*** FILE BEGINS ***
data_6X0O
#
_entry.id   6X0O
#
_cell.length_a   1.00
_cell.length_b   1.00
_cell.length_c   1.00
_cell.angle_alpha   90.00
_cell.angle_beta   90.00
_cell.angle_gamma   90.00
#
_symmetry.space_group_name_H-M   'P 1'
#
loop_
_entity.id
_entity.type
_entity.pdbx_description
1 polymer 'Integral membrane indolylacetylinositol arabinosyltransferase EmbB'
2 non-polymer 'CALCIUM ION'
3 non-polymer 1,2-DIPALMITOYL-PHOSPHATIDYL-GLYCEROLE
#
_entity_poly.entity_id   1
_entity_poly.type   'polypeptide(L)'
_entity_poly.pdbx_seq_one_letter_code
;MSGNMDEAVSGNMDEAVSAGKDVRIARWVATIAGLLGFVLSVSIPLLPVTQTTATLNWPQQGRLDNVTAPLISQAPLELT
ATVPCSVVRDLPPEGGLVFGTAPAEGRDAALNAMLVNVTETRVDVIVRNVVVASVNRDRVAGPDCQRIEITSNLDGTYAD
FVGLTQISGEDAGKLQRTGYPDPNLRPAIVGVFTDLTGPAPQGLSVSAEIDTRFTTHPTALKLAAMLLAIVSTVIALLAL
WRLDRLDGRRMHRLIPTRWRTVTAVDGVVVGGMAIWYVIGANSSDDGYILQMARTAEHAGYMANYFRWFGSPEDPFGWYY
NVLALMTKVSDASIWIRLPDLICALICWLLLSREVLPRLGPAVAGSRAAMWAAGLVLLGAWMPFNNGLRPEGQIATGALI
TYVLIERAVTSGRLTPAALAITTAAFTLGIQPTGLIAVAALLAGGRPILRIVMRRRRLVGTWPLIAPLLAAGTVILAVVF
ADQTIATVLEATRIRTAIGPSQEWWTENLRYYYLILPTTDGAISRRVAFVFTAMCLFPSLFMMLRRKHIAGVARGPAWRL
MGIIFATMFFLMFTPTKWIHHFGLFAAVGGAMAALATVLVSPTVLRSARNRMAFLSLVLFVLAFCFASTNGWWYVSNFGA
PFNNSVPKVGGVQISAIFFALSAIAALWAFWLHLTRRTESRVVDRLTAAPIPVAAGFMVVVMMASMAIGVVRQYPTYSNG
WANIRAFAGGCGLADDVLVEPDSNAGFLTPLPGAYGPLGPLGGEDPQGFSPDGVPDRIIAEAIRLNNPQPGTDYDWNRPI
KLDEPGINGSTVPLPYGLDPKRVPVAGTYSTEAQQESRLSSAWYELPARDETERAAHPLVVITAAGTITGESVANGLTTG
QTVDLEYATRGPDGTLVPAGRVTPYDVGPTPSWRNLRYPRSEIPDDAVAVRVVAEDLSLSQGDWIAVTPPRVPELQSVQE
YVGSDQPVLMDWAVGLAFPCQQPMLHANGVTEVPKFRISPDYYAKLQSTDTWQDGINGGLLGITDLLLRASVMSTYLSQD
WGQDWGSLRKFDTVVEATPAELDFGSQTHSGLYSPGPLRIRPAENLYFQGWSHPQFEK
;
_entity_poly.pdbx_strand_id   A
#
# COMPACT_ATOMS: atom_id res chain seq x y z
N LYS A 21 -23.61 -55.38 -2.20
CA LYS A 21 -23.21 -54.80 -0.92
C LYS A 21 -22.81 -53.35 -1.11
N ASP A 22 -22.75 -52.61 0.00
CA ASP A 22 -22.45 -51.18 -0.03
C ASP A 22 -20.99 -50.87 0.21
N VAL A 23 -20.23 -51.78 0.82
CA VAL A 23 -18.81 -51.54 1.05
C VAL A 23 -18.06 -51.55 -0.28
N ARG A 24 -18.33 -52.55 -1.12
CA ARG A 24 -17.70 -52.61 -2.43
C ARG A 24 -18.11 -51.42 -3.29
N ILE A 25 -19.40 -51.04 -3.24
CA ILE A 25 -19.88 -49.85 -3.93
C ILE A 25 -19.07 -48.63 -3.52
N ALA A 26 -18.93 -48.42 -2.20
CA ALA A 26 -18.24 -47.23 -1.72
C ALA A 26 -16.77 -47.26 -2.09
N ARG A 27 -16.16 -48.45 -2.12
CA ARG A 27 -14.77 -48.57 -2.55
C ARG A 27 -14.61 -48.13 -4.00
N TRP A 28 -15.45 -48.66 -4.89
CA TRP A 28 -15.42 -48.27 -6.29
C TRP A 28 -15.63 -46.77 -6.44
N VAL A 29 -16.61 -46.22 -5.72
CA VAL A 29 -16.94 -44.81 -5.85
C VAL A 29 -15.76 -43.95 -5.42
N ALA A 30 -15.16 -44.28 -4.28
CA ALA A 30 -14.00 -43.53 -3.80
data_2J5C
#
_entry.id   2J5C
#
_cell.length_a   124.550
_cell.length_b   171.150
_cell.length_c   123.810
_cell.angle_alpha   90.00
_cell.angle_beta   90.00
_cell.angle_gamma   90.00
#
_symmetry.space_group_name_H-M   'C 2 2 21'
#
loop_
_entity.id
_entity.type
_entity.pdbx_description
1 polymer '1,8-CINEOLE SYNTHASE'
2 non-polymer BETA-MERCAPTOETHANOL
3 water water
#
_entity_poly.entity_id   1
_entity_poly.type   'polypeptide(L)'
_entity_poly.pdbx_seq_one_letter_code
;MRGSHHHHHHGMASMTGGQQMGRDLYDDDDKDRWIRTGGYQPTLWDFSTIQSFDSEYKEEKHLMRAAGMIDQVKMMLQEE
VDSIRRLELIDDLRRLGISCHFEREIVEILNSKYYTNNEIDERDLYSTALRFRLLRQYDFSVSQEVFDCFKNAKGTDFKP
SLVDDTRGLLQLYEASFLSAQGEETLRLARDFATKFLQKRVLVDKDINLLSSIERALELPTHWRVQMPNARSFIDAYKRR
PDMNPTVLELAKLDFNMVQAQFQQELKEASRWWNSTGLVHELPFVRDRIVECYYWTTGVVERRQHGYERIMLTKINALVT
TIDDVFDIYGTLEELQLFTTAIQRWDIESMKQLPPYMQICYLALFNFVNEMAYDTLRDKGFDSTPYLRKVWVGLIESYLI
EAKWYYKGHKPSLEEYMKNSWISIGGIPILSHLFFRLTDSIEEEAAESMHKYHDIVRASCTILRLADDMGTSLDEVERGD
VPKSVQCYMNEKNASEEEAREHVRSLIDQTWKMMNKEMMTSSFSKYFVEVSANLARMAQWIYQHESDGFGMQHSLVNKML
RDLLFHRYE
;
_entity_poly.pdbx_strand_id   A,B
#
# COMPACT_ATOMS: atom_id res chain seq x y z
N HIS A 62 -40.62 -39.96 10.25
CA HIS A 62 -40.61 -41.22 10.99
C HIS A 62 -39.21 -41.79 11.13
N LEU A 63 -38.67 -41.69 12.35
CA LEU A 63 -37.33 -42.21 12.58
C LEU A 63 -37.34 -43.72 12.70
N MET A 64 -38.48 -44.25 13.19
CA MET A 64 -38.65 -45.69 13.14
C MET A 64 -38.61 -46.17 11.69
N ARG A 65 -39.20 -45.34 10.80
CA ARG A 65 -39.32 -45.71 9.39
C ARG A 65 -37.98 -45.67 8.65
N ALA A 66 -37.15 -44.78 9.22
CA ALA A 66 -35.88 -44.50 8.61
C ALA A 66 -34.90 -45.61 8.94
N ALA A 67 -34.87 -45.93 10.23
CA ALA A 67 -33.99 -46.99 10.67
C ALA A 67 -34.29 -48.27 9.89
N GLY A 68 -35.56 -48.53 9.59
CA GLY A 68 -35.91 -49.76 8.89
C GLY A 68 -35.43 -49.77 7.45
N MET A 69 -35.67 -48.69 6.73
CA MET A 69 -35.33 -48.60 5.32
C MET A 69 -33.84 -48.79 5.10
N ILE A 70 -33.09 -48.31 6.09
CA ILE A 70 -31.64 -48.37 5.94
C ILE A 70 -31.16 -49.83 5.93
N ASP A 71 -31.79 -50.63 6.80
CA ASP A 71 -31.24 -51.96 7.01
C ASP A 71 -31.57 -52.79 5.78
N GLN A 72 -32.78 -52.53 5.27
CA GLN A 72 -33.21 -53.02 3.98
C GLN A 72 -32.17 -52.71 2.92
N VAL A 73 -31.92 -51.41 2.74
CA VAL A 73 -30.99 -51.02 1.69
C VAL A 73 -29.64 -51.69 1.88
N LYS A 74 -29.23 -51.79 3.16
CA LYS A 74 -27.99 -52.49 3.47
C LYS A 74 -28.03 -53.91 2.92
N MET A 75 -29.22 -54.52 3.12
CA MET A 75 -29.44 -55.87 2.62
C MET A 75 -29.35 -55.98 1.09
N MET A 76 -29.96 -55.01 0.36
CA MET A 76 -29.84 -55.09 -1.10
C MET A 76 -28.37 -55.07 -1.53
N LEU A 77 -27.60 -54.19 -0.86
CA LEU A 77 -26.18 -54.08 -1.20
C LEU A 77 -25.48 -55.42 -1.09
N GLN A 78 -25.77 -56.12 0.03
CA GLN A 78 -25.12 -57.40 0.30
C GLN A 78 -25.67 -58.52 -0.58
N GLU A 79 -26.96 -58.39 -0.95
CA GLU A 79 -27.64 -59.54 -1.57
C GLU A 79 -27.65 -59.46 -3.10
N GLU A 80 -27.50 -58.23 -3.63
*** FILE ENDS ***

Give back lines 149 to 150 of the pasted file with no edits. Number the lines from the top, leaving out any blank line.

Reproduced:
C MET A 75 -29.35 -55.98 1.09
N MET A 76 -29.96 -55.01 0.36